Feb. 17 (Bloomberg) -- Oil rose for a third day as signs of an improving U.S. economy and progress on a bailout for Greece bolstered the outlook for fuel demand.
Futures increased as much as 0.6 percent and are poised for the biggest weekly gain this year after U.S. jobless claims dropped to the lowest level since 2008. European governments are considering lower interest rates on emergency loans to Greece and using European Central Bank contributions to plug a financing gap for the second bailout, two people familiar with the discussions said.
“For the next few months, the demand side for the oil market should be getting better,” said Tetsu Emori, a Tokyo-based commodity fund manager at Astmax Ltd. who predicts oil will reach $145 a barrel in New York and Brent crude will climb to $155 in London by the end of the year. “Oil demand in Europe is not that strong due to uncertainty over Greece. After the resolution of the issues, the economic situation of developed countries will be in better shape,” said Emori, who helps manage $390 million at Astmax.
Crude for March delivery rose as much as 64 cents to $102.95 a barrel on the New York Mercantile Exchange and was at $102.84 at 4:01 p.m. Singapore time. Prices yesterday rose 51 cents, or 0.5 percent, to $102.31, the highest close since Jan. 4. They are up 4.2 percent this week, the most since the period ended Dec. 23, and have gained 19 percent from a year ago.
Brent oil for April settlement rose 25 cents to $120.36 a barrel on the ICE Futures Europe exchange. The contract yesterday jumped $1.18, or 1 percent, to $120.11 a barrel, the highest close in eight months. The premium to West Texas Intermediate for the same month was at $17.38, compared with a record $27.88 on Oct. 14.
Crude in New York has technical resistance along the upper Bollinger Band on the daily chart, according to data compiled by Bloomberg. This indicator is around $102.82 a barrel today. Sell orders tend to be clustered near chart-resistance levels.
Oil may rise next week on concern that shipments will be disrupted by tension between Iran and the West over the country’s nuclear program, a Bloomberg News survey showed. Fifteen of 37 analysts, or 41 percent, forecast oil will climb through Feb. 24. Twelve respondents, or 32 percent, predicted prices will decline and 10 estimated there will be little change.
“The main driver of the market is Brent, which potentially has more lift to the upside due to supply-side risks,” said Emori. Daily volumes in options granting the right to buy Brent for more than the current market price have risen above 25,000 on four days during the past two weeks in New York, signaling an increase in bets on a possible price rally.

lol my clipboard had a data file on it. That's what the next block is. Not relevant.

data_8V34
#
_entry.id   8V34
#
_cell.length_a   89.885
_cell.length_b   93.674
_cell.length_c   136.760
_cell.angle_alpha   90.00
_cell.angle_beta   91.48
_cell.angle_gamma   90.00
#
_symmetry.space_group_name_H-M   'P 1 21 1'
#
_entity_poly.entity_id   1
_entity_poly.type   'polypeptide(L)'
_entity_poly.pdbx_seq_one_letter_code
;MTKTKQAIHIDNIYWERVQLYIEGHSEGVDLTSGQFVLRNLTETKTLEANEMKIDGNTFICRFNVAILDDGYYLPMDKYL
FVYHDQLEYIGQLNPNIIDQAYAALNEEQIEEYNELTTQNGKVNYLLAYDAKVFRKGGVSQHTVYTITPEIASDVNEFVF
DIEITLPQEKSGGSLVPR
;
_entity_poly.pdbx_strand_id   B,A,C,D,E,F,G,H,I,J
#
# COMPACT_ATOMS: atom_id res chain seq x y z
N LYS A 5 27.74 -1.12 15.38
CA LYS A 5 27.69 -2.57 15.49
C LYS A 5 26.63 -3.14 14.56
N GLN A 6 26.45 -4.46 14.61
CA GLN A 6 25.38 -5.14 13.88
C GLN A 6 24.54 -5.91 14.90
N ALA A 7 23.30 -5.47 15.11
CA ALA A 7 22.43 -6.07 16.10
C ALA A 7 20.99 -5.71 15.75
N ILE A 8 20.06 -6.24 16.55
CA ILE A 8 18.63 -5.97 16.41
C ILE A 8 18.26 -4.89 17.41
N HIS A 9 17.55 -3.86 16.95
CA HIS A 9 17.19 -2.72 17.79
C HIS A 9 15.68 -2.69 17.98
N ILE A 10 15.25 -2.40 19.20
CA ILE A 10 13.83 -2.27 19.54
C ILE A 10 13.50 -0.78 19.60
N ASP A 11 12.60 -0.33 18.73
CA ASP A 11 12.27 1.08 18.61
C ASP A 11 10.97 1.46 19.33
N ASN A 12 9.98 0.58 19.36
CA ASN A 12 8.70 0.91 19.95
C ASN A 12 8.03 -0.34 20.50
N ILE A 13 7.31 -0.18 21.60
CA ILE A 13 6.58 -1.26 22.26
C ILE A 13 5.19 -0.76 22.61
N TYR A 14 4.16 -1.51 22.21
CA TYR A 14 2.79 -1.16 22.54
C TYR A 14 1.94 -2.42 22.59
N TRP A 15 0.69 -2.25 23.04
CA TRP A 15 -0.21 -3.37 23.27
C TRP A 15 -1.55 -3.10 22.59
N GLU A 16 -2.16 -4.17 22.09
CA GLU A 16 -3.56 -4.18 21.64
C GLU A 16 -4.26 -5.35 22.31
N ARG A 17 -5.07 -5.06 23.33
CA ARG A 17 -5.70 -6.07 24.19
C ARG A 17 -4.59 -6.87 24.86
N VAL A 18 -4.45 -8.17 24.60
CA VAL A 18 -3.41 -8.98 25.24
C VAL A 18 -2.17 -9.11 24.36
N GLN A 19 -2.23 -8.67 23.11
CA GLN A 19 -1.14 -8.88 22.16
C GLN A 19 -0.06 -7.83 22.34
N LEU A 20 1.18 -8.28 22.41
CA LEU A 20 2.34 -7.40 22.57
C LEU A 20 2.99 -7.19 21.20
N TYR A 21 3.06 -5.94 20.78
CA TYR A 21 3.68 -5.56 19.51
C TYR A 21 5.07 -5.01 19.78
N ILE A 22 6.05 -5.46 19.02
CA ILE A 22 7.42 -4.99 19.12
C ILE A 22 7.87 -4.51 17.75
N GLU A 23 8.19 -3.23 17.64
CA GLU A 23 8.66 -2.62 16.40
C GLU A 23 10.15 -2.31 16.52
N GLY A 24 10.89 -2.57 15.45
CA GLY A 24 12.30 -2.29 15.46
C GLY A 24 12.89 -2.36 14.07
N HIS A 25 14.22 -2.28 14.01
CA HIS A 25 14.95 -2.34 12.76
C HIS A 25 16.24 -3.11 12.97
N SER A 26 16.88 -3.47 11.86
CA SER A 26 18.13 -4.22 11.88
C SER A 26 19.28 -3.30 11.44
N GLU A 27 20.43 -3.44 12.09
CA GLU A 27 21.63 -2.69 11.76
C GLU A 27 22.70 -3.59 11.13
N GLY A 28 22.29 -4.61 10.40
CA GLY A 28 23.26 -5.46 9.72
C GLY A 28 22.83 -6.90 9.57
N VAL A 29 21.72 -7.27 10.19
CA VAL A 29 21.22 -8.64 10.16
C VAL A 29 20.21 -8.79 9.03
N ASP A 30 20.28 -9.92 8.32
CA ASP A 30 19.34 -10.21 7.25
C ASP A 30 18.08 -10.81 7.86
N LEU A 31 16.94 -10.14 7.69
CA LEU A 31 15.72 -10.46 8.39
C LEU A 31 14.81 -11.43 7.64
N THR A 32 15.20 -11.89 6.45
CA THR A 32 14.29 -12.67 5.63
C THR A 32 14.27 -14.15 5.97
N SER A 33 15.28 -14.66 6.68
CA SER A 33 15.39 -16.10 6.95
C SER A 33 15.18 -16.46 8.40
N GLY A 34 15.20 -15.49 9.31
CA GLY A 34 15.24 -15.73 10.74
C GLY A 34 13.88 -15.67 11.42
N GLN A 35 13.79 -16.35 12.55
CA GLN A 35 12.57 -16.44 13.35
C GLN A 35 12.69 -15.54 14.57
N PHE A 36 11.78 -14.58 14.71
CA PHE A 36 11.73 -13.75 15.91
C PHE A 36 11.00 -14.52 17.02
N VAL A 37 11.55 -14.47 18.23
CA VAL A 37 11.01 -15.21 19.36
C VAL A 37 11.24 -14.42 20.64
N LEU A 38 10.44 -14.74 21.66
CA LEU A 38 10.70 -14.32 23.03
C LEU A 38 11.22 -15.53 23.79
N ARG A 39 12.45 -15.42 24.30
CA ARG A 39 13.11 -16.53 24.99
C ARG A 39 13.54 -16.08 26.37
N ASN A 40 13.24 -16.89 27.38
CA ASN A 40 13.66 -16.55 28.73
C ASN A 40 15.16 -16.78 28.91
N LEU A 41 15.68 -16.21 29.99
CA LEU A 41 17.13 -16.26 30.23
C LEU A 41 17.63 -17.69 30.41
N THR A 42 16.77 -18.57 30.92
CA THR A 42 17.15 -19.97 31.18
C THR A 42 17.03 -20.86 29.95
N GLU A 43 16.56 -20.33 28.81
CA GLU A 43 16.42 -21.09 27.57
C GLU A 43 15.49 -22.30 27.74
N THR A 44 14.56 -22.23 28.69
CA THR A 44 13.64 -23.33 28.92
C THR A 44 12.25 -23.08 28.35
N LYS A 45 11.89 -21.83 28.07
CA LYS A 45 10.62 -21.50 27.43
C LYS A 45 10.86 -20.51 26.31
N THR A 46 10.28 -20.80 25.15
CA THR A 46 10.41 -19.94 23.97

Threats From Iran
Iran said Feb. 15 it was cutting crude shipments to France and the Netherlands, and had loaded locally built fuel plates into its nuclear research reactor in Tehran, according to reports by the state-run Mehr news agency and Press TV. The EU decided last month to halt purchases from Iran starting July 1 in an attempt to halt its nuclear program.
Iran will increase the volume of oil it ships to China “soon,” state-run Mehr news agency reported yesterday, citing an unidentified official at National Iranian Oil Co.
In the U.S., applications for unemployment payments dropped by 13,000 in the week ended Feb. 11 to 348,000, the Labor Department said yesterday. The claims were less than the most-optimistic estimate of 45 economists surveyed by Bloomberg News.
Progress in Greece
Greece expects euro area finance ministers to approve a second aid package at a meeting on Feb. 20, according to Pantelis Kapsis, a government spokesman. Overcoming the final obstacles may enable finance ministers to approve the 130 billion-euro ($170 billion) lifeline and a bond exchange with private investors that are critical to staving off a Greek default in March, the German finance ministry told coalition lawmakers in Berlin yesterday, three officials said.
Oil prices are rising on demand from Asian countries, including China, the world’s second biggest crude consumer, according to HSBC Holdings Plc.
“Most blame geopolitics for the latest spike, and we don’t quibble with that,” Frederic Neumann, co-head for Asian economic research at the bank in Hong Kong, said in a report today. “But fundamentally, Asia’s huge appetite for crude is providing the backdrop.”
China’s crude imports increased 7.4 percent from a year ago to 23.41 million metric tons in January, a record high, according to preliminary data from Beijing-based General Administration of Customs on Feb. 10. Final figures are scheduled to be released on Feb. 21.
“As prices continue to climb, a number of economies, such as India, Korea and Thailand, could feel the pinch,” Neumann said. “While waiting out this Greece thing, keep an eye on oil.”
Saudi Arabian Oil Co. plans to re-open the Damman oilfield, the company’s oldest, and produce there for the first time in 30 years in response to “tight market conditions,” the Economist Intelligence Unit reported yesterday. Officials at Aramco’s headquarters in Dhahran, Saudi Arabia, didn’t answer phone calls seeking comment.
To contact the reporter on this story: Ann Koh in Singapore at firstname.lastname@example.org
To contact the editor responsible for this story: Mike Anderson at email@example.com